The new discoveries will be published in the Astrophysical Journal and the Monthly Notices of the Royal Astronomical Society. Searching for exoplanets using real Kepler data is open to everyone by visiting planethunters.org. For more information about the Kepler mission visit: http://www.nasa.gov/kepler.

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ViperCaseGreenAnacondaFWC officers took the snakes, including this green anaconda, to a permitted facility.
(FWC photo by Investigator Kevin Larson)
  JACKSONVILLE - Two Jacksonville residents were arrested Monday for multiple captive wildlife law violations involving venomous snakes and conditional reptile species.

Robert S. Hayes (DOB 05/27/53) and Scott Hayes (DOB 03/04/82) were cited when Florida Fish and Wildlife Conservation Commission (FWC) officers executed a search warrant Monday afternoon at the Hayes’ residence.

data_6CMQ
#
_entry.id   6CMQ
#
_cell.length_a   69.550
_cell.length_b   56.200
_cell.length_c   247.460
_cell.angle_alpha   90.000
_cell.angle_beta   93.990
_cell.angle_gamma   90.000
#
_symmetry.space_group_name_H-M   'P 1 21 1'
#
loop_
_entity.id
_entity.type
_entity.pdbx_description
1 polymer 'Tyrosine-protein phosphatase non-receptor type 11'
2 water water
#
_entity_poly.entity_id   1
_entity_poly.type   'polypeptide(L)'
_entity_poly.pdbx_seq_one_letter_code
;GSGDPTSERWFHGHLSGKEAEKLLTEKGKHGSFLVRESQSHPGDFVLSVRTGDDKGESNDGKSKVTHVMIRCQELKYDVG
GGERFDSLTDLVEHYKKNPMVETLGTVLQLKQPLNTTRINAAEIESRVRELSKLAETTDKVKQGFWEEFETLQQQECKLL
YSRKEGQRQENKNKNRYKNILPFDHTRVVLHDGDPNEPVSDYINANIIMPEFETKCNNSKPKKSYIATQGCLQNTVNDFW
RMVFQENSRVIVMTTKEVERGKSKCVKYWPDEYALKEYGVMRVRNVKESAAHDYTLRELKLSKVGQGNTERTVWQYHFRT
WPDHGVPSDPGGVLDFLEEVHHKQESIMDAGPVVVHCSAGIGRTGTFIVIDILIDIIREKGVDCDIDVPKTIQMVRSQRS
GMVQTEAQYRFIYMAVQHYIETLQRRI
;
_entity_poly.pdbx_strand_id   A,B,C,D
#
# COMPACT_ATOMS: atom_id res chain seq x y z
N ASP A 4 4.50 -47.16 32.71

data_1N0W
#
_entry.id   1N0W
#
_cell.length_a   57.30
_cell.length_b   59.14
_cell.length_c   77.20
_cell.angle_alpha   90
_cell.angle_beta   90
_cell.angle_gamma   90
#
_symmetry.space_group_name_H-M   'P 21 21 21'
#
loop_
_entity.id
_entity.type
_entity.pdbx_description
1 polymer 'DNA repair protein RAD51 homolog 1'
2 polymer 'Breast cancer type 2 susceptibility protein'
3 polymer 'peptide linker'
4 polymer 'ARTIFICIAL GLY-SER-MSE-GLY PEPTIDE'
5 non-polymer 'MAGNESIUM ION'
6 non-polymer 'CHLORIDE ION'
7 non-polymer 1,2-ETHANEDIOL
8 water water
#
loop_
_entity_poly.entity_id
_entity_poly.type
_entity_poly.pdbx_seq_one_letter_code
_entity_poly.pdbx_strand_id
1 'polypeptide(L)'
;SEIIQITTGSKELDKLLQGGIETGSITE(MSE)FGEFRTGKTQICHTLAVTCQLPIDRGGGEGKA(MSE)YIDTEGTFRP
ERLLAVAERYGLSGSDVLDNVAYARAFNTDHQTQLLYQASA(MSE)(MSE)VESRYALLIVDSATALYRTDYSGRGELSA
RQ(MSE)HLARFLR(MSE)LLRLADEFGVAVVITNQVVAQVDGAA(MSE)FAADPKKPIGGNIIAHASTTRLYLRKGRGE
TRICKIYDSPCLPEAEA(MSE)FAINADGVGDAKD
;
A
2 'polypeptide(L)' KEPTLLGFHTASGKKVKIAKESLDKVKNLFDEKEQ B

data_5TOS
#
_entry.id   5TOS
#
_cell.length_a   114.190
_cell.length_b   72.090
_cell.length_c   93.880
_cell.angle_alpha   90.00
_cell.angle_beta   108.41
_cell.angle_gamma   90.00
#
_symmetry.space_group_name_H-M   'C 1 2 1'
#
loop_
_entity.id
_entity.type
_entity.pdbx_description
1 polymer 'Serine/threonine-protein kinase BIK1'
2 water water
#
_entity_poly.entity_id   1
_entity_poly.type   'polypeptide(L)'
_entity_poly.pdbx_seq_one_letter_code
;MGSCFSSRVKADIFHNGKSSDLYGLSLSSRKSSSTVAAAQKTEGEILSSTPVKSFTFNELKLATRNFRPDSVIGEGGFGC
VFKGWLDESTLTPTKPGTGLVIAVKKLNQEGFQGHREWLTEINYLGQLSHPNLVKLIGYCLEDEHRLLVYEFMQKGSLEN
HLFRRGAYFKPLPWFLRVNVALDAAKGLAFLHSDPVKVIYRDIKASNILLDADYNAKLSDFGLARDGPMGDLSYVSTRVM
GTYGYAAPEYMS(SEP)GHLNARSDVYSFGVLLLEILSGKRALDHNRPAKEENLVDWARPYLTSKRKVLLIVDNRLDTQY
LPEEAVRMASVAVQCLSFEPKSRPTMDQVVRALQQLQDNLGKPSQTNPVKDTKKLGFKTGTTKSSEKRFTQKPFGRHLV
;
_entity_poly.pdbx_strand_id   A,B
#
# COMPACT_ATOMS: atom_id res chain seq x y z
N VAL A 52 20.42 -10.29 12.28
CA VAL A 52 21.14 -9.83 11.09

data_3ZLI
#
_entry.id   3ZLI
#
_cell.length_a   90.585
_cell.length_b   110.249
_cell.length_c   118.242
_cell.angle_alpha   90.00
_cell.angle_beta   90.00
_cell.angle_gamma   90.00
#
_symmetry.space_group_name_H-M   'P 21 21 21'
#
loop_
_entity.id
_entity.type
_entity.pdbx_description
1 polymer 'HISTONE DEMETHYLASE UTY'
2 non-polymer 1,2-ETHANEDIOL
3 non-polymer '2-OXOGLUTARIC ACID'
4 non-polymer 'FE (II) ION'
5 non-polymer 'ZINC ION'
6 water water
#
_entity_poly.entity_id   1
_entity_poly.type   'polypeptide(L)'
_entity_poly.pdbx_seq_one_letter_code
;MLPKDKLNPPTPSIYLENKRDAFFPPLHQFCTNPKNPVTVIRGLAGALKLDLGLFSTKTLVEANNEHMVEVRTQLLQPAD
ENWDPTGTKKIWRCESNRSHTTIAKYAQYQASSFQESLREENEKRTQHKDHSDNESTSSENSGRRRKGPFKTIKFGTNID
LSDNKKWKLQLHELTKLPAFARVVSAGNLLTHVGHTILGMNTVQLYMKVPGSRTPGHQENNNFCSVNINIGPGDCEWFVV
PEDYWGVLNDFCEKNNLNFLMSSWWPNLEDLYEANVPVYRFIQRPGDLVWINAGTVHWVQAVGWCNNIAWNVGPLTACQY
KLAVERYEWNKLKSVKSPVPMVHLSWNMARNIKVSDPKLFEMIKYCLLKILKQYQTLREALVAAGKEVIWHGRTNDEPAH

Two Gaboon vipers, one diamondback rattlesnake and a mangrove snake (venomous snakes), as well as an African rock python, a Burmese python and a green anaconda (conditional species) were found during the search.

Hayes and his son were charged with possessing a venomous reptile without a permit, possessing a conditional species without a permit, unsafe housing for venomous reptiles and other violations related to safety documentation for the snakes. The two men had been cited in the past for violations related to captive alligators and crocodiles.

“Officers and investigators worked together to make this case. During the arrest, members of the Jacksonville Sheriff’s Office and Jacksonville Animal Control were valuable members of the team,” said FWC Lt. David Lee, investigations supervisor.